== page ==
Huawei appears to be scaling back its efforts to crack the U.S. market, after meeting regulatory roadblocks in Washington. The company laid off five American employees last week, including its most visible face in the nation’s capital, William Plummer. Huawei is also reducing its lobbying efforts here, after nearly a decade of trying to dispel Congress’ accusations the company works with the Chinese government and could use its telecom equipment to spy on Americans or to destabilize telecom networks, sources told the New York Times. The company repeatedly denied the claims.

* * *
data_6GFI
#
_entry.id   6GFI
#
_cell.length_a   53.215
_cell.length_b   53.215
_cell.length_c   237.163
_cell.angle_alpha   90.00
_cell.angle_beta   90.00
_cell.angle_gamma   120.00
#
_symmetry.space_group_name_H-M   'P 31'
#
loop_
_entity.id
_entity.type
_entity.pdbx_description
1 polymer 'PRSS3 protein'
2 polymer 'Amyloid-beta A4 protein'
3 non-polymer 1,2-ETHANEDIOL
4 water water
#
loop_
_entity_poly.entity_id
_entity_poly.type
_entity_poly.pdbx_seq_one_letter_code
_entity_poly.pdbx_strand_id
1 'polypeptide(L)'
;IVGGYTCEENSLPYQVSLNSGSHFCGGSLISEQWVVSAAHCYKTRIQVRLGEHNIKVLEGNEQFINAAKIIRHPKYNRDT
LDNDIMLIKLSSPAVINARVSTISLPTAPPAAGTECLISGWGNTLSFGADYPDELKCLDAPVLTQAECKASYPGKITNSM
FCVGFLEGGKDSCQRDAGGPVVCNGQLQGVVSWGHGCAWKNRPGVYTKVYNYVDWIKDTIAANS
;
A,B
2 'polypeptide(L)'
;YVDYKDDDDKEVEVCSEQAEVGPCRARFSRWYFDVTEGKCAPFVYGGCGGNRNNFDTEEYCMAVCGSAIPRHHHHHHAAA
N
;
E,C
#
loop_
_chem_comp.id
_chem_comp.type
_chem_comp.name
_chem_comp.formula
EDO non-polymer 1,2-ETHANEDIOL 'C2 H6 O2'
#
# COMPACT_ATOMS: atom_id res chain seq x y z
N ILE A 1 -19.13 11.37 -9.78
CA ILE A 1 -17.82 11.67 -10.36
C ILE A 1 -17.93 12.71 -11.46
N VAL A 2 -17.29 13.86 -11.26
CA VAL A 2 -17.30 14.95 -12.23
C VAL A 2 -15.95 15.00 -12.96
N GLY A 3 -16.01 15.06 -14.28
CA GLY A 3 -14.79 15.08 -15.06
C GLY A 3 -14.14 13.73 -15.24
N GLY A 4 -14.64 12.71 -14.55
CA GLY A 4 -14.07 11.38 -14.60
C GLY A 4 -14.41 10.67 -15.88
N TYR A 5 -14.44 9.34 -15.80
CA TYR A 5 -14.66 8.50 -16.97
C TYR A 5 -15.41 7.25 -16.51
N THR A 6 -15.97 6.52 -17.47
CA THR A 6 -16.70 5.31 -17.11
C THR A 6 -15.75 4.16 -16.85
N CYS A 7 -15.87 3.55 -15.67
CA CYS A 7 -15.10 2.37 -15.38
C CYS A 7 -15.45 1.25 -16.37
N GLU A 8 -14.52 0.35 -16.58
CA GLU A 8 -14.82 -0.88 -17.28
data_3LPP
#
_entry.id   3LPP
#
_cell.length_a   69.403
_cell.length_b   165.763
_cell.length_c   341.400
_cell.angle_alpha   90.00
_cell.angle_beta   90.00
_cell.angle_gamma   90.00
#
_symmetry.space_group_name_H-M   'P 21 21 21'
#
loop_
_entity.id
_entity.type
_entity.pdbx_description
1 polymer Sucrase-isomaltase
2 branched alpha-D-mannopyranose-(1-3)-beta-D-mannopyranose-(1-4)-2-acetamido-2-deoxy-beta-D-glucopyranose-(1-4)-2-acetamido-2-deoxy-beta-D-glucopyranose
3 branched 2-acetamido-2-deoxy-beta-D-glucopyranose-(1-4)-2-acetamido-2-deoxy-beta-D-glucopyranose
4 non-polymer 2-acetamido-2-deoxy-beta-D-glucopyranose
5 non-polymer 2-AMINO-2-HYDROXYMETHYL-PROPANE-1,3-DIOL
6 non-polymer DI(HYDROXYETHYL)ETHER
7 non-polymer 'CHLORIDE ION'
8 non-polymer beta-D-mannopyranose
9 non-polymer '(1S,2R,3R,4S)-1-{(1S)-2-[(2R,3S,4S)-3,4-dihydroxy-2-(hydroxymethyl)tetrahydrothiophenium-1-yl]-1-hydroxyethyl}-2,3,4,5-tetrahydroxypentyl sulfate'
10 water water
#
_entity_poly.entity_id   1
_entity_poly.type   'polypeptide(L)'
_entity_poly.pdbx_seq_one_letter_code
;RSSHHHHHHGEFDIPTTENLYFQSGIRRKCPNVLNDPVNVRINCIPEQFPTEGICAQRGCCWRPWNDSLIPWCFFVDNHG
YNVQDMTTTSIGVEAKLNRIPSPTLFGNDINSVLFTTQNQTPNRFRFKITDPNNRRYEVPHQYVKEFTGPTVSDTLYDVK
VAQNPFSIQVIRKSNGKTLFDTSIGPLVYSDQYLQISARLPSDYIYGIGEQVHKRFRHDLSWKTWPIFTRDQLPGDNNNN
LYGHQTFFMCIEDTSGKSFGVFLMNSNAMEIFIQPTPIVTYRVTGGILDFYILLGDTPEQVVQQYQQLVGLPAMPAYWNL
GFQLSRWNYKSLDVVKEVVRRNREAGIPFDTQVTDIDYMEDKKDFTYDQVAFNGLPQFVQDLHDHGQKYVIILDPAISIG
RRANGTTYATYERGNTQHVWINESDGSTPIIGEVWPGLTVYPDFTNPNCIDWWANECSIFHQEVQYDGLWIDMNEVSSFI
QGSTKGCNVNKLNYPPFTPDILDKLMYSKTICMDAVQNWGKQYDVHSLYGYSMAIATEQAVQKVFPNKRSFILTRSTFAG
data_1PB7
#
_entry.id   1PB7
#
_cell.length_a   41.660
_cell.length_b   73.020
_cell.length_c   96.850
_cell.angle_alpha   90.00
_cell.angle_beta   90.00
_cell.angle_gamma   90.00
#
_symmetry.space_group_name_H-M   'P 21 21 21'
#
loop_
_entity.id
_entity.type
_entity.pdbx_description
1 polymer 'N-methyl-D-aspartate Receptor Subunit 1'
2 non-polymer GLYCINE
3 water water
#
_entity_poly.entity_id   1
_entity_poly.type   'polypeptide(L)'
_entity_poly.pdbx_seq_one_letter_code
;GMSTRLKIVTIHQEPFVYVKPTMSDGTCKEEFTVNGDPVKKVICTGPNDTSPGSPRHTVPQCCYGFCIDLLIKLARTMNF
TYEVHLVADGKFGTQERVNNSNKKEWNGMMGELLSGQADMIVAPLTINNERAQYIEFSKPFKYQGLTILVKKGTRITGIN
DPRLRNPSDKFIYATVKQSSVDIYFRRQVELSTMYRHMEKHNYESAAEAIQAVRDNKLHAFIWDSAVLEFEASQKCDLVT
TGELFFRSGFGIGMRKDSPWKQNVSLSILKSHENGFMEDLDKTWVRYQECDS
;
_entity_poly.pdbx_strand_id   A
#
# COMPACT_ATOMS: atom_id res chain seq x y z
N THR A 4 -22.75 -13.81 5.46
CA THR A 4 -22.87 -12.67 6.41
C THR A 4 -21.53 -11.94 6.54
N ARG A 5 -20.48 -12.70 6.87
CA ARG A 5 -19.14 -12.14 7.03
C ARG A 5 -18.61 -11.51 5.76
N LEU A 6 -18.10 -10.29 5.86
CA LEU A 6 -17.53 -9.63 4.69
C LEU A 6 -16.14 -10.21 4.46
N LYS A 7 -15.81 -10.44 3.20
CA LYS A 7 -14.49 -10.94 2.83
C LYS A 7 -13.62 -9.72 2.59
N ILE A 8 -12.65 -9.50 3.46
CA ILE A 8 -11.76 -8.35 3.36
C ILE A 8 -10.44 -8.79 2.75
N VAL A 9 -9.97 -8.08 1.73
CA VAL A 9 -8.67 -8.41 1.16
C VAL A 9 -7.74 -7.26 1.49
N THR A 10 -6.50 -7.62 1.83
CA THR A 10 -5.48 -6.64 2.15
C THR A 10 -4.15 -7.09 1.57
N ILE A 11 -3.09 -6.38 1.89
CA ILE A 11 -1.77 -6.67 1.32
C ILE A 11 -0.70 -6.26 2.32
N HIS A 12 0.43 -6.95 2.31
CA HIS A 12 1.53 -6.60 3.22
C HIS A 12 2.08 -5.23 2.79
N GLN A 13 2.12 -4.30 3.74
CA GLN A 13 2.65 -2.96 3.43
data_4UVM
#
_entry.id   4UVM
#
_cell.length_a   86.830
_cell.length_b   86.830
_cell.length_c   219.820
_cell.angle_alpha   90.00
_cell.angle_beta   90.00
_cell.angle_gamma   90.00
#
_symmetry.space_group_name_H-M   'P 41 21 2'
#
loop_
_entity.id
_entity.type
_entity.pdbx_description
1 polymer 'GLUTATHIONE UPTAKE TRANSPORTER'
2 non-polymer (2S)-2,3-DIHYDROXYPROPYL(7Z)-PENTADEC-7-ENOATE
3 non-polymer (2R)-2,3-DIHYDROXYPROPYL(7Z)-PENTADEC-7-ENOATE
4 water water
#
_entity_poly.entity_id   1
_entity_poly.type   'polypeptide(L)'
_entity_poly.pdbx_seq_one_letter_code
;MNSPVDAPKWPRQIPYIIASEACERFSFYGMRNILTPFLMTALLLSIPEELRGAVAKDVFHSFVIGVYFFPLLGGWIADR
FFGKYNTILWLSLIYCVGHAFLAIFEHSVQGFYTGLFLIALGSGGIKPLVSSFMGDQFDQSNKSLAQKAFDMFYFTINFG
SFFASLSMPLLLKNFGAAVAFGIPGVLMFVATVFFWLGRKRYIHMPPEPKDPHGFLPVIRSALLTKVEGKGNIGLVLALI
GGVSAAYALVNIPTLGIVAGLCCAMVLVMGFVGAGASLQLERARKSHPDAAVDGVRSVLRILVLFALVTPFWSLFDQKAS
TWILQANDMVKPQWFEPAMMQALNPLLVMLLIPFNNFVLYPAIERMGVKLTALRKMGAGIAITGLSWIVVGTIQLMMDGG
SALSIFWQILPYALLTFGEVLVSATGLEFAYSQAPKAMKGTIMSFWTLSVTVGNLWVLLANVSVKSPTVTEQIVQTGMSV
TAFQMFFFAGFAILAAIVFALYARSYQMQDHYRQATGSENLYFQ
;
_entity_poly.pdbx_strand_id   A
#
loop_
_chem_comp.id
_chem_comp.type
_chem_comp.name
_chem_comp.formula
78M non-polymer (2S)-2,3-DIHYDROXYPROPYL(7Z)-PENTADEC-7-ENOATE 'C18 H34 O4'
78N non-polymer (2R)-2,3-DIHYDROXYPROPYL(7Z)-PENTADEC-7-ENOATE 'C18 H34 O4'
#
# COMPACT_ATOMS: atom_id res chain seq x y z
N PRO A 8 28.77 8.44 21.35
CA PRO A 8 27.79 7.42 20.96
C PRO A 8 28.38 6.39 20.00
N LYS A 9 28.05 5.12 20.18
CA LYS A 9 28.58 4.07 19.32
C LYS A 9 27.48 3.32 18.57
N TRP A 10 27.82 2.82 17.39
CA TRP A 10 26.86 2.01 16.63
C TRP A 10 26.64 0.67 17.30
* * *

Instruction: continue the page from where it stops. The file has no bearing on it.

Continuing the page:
Its actions come as the FCC voted
Tuesday, to begin a rulemaking to block telecoms that receive Universal
Service Fund support, from using services or equipment from companies
deemed to be a threat to national security, Inside Towers reported.
The proposal does not name any company specifically, however its effect
would essentially end Huawei’s small market share in the U.S.
At an event in Shenzhen, China on
Tuesday, Huawei stressed its commitment to existing markets and current
customers. Executives emphasized growth opportunities in Europe and
Asia, according to the Times.
They described the company’s vision to expand beyond providing telecom
gear and expand into artificial intelligence, the internet of things and
other next-gen technologies. Continue Reading